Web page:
I don't know - call me crazy, but there was something incredibly hilarious about my doctor sending me to someone who was going to mount my head on plaque and hang it on the wall of our house with my deer heads. Actually, Donna laughed much more than I did. She could probably visualize a whole new decor for our house once I'm gone. Hmmm. I wonder if it's cheaper than a funeral?

Anyway, was it a Freudian slip, as I've been thinking about our hunting trip to Colorado in three weeks? Was it my subconscious desire to increase my trophy collection? Was it really my discomfort with the idea of a total stranger checking every inch of my skin with a magnifying class? Ah, perhaps I doth psycho-analyse myself too much. It was all just a mouth talking in gear while the brain was still in neutral. Still, if I don't make it back from the dermatologist in one piece - well, maybe I really will be an "off-the-wall-preacher". Ha!

Tuesday, August 19, 2008

Slipping Away?

We managed to sneak away the other day and finally catch Momma Mia at the movies. If you liked the play you'll love the movie. If you don't don't love Abba, don't waste your money. Personally I can't pass up any chance to hear Dancing Queen. It's a little bawdy and risque' in parts, which keeps it from being a future "Family Night" with the kids kind of movie, and it's got a terrible message about marriage and commitment, but, hey - it's entertaining and that's what you go to the movies for.
Actually, the scene and song that moved me the most, was when the mother was helping her daughter get ready for the wedding and she sang "Slipping Through My Fingers." Wow. She reminisced about her little girl going off to school with her back pack on her shoulder, and remembering her coming to the breakfast table still half asleep, and so on - each time followed by the refrain - "Slipping Through My Fingers". At the end of the song she sang, "Sometimes I wish that I could freeze the picture and save it from the funny tricks of time."
I felt the sadness as I reflected on all the things I couldn't remember - and never would. The thousands of hugs from little arms, the glorious sound of happy children laughing, the precious smiles on the faces of our three special gifts from God. The stories, the quotes, the jokes, the songs, the bedtime prayers, the rocking chair pile-ons, the Bible questions with heads resting on Dad's stomach, and the million other things that have fallen to "the funny tricks of time."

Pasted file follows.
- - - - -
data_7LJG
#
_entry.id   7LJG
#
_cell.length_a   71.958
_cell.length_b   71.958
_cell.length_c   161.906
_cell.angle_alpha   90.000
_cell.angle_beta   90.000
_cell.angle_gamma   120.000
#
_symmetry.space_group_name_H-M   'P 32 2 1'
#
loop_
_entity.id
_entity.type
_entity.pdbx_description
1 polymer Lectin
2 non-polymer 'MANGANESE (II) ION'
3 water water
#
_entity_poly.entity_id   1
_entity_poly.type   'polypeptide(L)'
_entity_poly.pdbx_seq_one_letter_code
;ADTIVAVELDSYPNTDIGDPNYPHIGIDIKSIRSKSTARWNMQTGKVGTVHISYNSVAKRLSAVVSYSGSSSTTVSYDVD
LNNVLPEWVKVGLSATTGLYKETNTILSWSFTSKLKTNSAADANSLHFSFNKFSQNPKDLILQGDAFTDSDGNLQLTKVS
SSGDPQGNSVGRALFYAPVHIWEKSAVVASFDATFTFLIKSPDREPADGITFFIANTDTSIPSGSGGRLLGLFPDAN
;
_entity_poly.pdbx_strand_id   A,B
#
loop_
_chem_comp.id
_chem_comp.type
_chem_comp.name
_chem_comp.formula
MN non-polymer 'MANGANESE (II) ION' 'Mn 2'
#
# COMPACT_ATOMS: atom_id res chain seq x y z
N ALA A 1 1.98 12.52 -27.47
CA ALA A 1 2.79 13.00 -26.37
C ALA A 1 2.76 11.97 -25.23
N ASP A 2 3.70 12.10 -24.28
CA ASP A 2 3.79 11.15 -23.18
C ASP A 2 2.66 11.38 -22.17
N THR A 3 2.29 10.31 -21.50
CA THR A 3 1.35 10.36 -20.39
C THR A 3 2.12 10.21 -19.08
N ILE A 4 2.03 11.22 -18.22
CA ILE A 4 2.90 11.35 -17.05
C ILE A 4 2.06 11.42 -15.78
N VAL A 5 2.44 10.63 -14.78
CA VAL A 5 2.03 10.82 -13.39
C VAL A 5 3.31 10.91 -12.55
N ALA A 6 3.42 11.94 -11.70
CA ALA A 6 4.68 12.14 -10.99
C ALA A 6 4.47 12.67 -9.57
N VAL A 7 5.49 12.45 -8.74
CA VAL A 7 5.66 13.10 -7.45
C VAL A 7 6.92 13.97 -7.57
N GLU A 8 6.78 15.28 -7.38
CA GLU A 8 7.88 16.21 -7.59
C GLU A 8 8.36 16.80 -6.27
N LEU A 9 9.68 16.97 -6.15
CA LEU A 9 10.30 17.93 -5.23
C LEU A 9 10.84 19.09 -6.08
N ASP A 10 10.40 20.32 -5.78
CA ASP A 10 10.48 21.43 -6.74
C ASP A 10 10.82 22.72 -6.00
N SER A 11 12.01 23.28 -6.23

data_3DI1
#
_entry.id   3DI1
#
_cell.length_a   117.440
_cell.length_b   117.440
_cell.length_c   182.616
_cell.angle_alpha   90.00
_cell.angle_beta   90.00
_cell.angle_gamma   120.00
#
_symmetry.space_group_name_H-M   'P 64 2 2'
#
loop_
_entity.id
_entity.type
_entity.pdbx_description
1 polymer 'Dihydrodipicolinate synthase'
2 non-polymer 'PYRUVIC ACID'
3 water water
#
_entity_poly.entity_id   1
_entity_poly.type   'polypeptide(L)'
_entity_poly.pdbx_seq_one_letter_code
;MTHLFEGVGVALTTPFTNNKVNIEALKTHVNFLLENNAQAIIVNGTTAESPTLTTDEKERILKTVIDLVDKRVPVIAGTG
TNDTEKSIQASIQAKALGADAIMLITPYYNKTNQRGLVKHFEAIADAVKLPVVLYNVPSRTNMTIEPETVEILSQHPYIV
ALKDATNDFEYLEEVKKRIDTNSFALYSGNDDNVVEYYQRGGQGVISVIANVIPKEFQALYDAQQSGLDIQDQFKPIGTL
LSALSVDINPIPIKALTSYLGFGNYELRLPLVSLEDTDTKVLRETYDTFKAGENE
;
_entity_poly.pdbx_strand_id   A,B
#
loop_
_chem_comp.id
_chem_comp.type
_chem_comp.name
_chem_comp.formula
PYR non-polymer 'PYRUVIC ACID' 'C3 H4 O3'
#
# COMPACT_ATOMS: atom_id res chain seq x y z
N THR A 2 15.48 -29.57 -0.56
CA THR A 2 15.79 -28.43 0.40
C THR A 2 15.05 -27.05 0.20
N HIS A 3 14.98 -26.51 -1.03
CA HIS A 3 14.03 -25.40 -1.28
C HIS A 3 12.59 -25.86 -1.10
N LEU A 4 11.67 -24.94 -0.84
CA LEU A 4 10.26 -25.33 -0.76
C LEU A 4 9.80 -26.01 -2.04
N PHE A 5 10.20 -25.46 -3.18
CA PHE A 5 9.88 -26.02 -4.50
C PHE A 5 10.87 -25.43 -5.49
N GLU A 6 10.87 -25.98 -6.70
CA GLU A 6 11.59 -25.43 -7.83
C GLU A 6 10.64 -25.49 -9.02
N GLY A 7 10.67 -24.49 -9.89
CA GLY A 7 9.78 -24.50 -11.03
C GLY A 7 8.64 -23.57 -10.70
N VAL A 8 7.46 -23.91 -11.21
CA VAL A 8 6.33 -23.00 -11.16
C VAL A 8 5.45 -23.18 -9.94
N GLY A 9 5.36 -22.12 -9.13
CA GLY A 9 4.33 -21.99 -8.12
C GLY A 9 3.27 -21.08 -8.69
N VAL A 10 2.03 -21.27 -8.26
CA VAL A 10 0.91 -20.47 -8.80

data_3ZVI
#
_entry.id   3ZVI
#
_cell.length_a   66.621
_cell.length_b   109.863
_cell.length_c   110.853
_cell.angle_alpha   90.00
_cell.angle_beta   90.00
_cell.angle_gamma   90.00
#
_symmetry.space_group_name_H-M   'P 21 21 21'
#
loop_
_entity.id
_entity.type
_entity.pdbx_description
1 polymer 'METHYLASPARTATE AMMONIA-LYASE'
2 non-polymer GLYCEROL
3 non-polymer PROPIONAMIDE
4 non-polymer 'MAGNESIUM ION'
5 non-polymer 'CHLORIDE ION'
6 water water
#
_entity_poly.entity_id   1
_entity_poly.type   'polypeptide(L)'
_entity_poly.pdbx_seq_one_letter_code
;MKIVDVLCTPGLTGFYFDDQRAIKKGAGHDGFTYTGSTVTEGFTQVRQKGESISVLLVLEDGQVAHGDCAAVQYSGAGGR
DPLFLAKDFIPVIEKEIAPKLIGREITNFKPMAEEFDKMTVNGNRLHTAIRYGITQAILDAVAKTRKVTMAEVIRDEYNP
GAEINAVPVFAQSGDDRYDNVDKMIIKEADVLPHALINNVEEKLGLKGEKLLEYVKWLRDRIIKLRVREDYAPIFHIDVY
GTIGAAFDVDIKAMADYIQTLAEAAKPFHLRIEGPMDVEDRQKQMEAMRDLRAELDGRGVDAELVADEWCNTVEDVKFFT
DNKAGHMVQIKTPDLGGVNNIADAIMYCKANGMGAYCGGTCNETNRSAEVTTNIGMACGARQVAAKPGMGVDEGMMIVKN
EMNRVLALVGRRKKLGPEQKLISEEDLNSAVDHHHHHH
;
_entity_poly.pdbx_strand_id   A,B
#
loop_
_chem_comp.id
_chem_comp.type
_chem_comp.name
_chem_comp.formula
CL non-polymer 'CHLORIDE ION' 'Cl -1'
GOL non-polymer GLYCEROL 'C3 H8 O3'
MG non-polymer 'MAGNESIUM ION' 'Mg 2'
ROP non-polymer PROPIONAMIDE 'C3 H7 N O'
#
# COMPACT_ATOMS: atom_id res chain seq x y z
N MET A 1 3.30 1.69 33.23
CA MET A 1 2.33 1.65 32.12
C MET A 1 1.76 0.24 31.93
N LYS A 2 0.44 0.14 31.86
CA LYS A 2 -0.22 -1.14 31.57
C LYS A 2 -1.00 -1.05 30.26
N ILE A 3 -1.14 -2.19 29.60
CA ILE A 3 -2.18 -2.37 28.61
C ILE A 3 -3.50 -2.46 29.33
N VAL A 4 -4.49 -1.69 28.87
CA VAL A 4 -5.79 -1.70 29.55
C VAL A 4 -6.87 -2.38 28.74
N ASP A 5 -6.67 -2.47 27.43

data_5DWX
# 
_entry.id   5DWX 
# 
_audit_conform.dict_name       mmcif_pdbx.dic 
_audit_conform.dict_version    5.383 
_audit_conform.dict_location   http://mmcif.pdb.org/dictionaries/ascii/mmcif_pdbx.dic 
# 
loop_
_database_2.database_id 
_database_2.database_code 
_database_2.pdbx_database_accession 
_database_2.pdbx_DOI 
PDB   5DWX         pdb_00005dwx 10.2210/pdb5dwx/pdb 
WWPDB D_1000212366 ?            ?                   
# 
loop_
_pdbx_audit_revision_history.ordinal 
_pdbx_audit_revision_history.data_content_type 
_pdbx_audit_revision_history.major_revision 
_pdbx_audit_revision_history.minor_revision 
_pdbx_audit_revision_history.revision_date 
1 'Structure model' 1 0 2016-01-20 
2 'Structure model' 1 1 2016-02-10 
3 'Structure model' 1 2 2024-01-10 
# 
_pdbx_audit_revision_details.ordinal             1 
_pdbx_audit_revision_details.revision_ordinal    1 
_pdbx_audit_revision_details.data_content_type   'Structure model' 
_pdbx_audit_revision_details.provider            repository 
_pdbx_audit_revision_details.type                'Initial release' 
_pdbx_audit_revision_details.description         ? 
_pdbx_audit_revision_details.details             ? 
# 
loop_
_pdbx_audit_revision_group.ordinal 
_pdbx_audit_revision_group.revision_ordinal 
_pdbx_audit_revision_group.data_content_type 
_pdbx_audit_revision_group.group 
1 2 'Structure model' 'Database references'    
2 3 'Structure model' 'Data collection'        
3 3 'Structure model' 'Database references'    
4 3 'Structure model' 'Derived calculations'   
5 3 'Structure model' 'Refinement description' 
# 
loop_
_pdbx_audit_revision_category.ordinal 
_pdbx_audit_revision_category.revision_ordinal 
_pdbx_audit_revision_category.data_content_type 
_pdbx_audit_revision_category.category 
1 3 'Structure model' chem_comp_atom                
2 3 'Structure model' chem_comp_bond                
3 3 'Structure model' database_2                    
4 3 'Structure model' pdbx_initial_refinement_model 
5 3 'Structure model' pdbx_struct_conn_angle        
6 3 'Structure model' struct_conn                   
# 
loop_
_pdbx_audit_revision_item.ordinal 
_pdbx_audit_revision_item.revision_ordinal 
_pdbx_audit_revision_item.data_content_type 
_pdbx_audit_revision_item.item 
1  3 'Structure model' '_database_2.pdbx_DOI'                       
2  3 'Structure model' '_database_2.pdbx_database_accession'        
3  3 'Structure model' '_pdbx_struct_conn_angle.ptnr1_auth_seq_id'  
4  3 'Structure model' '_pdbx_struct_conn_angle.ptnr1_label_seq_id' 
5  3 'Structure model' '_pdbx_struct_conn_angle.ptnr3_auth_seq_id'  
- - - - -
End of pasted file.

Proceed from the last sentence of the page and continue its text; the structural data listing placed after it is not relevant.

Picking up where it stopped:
Then I thought, maybe we've had it all wrong. We tend to think that we are molded from our never-forgotten-memories, but maybe it's all the little experiences - that weren't so outstanding but just a normal part of our life - maybe they are far more responsible for who and what we are. God's building blocks may not be the huge unforgettable events of our life, but the small, daily, constant doses of love - maybe they are what really count in the long run. Maybe we were never made by God to file away every tender memory any more than we were meant to see every nail that holds our house together. Still, they hold us up, keep us together, and give us more to be thankful for. After all, what's "Slipping through my fingers" is also allowing me to take hold of eternity.

Friday, August 15, 2008

The Big Seven-O

This picture is from a couple years ago, but it's the only picture I have of Jerry and Lynn Jones. I do have another of Jerry, but it's too scary to show publicly. Last night, along with a huge crowd of their friends and family, we were part of a surprise birthday celebration for Jerry. Jerry, who many of us affectionately call "The Pope", turned seventy, and I have to say that he makes seventy look much better than most of us generally think of it. It was a great time of hugs, humor, and humility for Jerry. Lynn and his family organized the surprise and kept it sweet, focused, and fun. I know if they'd opened it up for comments and stories about Jerry from the crowd, a crowd with several preachers, teachers, elders, and old hunting partners, it would have lasted all night. They did a wonderful job and, all humor aside, he is worth the attention and honor.